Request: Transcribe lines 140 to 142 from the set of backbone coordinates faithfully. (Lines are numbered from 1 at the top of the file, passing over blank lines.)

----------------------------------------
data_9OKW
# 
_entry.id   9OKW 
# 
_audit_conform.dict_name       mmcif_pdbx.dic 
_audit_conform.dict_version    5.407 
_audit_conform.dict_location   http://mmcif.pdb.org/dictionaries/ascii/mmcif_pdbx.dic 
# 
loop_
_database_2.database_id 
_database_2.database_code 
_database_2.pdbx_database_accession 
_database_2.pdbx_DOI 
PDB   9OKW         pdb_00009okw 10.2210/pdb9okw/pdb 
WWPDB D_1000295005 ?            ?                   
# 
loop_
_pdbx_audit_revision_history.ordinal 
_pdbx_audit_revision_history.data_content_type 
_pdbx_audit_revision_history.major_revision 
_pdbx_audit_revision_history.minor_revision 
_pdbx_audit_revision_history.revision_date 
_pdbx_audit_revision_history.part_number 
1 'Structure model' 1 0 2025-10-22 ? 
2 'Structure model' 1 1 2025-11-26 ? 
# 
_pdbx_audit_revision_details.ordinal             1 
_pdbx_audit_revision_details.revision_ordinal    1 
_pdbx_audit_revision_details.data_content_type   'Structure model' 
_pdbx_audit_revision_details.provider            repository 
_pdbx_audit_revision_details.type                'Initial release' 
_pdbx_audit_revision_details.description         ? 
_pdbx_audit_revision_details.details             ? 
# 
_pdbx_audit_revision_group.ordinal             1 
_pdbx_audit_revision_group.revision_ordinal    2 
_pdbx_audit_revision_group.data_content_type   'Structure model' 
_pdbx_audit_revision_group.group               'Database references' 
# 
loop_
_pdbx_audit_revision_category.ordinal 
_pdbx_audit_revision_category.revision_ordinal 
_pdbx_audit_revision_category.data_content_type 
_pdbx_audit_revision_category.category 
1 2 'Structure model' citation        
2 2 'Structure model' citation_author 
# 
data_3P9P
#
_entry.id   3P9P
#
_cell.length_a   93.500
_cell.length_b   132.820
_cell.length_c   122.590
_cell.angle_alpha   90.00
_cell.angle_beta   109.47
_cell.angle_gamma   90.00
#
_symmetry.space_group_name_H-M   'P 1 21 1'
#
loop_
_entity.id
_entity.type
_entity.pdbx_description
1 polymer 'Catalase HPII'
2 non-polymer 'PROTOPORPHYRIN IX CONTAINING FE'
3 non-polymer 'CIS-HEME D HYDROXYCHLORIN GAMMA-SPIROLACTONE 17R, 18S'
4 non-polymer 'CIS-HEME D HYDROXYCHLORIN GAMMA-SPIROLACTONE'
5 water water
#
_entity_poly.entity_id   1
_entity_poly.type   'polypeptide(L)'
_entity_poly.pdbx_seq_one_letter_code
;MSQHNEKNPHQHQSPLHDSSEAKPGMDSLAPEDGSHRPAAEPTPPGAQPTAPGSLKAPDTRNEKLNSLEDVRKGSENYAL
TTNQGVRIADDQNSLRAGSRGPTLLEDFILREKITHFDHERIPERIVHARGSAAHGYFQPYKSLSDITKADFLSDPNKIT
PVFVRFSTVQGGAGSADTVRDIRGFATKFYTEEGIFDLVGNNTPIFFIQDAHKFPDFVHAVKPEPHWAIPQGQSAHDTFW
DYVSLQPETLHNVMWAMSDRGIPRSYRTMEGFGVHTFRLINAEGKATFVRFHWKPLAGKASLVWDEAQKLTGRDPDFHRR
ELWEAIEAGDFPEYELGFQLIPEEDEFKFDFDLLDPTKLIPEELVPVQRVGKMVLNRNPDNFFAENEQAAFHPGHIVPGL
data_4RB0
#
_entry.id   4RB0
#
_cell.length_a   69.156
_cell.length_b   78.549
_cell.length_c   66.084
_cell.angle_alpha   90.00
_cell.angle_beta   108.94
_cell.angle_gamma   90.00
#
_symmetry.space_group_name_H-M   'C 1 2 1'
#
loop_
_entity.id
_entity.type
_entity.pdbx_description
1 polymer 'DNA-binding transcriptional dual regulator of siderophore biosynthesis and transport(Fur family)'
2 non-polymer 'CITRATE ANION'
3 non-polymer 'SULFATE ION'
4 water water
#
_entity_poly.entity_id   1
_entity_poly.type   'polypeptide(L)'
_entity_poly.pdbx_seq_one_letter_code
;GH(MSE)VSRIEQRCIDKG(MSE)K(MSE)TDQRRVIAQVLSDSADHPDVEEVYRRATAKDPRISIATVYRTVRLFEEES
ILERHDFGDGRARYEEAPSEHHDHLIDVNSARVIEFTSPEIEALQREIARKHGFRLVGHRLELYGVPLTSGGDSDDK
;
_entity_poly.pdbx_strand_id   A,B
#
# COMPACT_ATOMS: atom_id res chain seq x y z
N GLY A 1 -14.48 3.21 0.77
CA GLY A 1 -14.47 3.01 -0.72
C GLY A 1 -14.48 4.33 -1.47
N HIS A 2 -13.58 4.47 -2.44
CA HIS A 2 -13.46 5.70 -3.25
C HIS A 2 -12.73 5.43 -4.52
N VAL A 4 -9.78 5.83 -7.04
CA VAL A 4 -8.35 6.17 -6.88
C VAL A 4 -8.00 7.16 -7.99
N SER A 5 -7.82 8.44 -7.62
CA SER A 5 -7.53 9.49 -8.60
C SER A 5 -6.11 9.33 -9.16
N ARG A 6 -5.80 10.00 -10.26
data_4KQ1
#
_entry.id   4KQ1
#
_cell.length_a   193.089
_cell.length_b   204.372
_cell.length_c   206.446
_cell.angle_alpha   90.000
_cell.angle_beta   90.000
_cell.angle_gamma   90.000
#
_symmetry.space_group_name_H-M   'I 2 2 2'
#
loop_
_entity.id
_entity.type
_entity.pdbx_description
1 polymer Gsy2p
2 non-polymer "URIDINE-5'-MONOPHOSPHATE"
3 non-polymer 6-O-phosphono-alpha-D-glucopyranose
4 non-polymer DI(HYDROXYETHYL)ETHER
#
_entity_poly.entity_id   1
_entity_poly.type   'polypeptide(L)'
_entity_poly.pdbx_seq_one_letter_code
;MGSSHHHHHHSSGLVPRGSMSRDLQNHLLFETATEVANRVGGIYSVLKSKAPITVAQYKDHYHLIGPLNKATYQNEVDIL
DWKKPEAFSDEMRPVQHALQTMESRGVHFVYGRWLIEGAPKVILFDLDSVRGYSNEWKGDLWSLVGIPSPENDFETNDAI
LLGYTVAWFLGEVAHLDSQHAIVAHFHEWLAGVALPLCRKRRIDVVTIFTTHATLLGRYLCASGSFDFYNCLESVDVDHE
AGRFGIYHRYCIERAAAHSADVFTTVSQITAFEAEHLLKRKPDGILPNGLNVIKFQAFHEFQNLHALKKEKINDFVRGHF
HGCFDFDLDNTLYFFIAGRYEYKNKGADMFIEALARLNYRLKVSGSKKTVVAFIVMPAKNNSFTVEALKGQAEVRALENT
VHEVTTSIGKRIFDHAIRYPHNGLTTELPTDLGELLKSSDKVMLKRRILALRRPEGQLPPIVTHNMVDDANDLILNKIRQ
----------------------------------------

1 polymer Gsy2p
2 non-polymer "URIDINE-5'-MONOPHOSPHATE"
3 non-polymer 6-O-phosphono-alpha-D-glucopyranose